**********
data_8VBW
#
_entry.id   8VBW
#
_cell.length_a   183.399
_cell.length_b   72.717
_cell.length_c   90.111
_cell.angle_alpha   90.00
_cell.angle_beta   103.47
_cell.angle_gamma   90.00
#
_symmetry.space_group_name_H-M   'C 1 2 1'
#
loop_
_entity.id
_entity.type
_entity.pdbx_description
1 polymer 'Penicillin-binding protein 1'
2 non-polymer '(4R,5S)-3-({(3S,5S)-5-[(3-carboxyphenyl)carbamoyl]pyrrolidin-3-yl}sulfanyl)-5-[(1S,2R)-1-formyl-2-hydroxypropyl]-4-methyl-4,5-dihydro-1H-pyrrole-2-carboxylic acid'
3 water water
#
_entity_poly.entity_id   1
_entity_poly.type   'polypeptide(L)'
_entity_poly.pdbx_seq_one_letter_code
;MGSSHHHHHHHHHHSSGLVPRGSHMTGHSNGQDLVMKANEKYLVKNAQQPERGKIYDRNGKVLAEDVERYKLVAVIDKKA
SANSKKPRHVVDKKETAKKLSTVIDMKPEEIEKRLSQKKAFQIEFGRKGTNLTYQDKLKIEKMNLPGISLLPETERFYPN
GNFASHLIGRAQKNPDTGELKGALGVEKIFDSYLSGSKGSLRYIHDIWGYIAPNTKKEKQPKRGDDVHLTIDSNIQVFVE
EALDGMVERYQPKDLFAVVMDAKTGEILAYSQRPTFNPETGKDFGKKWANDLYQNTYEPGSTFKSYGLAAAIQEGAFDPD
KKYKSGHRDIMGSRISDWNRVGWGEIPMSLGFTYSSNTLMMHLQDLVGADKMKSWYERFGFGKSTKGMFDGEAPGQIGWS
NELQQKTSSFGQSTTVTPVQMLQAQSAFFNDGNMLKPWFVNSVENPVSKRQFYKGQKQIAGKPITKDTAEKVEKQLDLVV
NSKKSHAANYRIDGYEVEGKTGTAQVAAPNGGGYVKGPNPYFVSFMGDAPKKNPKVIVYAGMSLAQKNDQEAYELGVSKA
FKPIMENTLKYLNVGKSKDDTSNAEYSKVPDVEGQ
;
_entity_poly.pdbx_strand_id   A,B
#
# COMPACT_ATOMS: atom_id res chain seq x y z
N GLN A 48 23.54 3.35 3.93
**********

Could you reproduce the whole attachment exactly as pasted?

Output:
data_8VBW
#
_entry.id   8VBW
#
_cell.length_a   183.399
_cell.length_b   72.717
_cell.length_c   90.111
_cell.angle_alpha   90.00
_cell.angle_beta   103.47
_cell.angle_gamma   90.00
#
_symmetry.space_group_name_H-M   'C 1 2 1'
#
loop_
_entity.id
_entity.type
_entity.pdbx_description
1 polymer 'Penicillin-binding protein 1'
2 non-polymer '(4R,5S)-3-({(3S,5S)-5-[(3-carboxyphenyl)carbamoyl]pyrrolidin-3-yl}sulfanyl)-5-[(1S,2R)-1-formyl-2-hydroxypropyl]-4-methyl-4,5-dihydro-1H-pyrrole-2-carboxylic acid'
3 water water
#
_entity_poly.entity_id   1
_entity_poly.type   'polypeptide(L)'
_entity_poly.pdbx_seq_one_letter_code
;MGSSHHHHHHHHHHSSGLVPRGSHMTGHSNGQDLVMKANEKYLVKNAQQPERGKIYDRNGKVLAEDVERYKLVAVIDKKA
SANSKKPRHVVDKKETAKKLSTVIDMKPEEIEKRLSQKKAFQIEFGRKGTNLTYQDKLKIEKMNLPGISLLPETERFYPN
GNFASHLIGRAQKNPDTGELKGALGVEKIFDSYLSGSKGSLRYIHDIWGYIAPNTKKEKQPKRGDDVHLTIDSNIQVFVE
EALDGMVERYQPKDLFAVVMDAKTGEILAYSQRPTFNPETGKDFGKKWANDLYQNTYEPGSTFKSYGLAAAIQEGAFDPD
KKYKSGHRDIMGSRISDWNRVGWGEIPMSLGFTYSSNTLMMHLQDLVGADKMKSWYERFGFGKSTKGMFDGEAPGQIGWS
NELQQKTSSFGQSTTVTPVQMLQAQSAFFNDGNMLKPWFVNSVENPVSKRQFYKGQKQIAGKPITKDTAEKVEKQLDLVV
NSKKSHAANYRIDGYEVEGKTGTAQVAAPNGGGYVKGPNPYFVSFMGDAPKKNPKVIVYAGMSLAQKNDQEAYELGVSKA
FKPIMENTLKYLNVGKSKDDTSNAEYSKVPDVEGQ
;
_entity_poly.pdbx_strand_id   A,B
#
# COMPACT_ATOMS: atom_id res chain seq x y z
N GLN A 48 23.54 3.35 3.93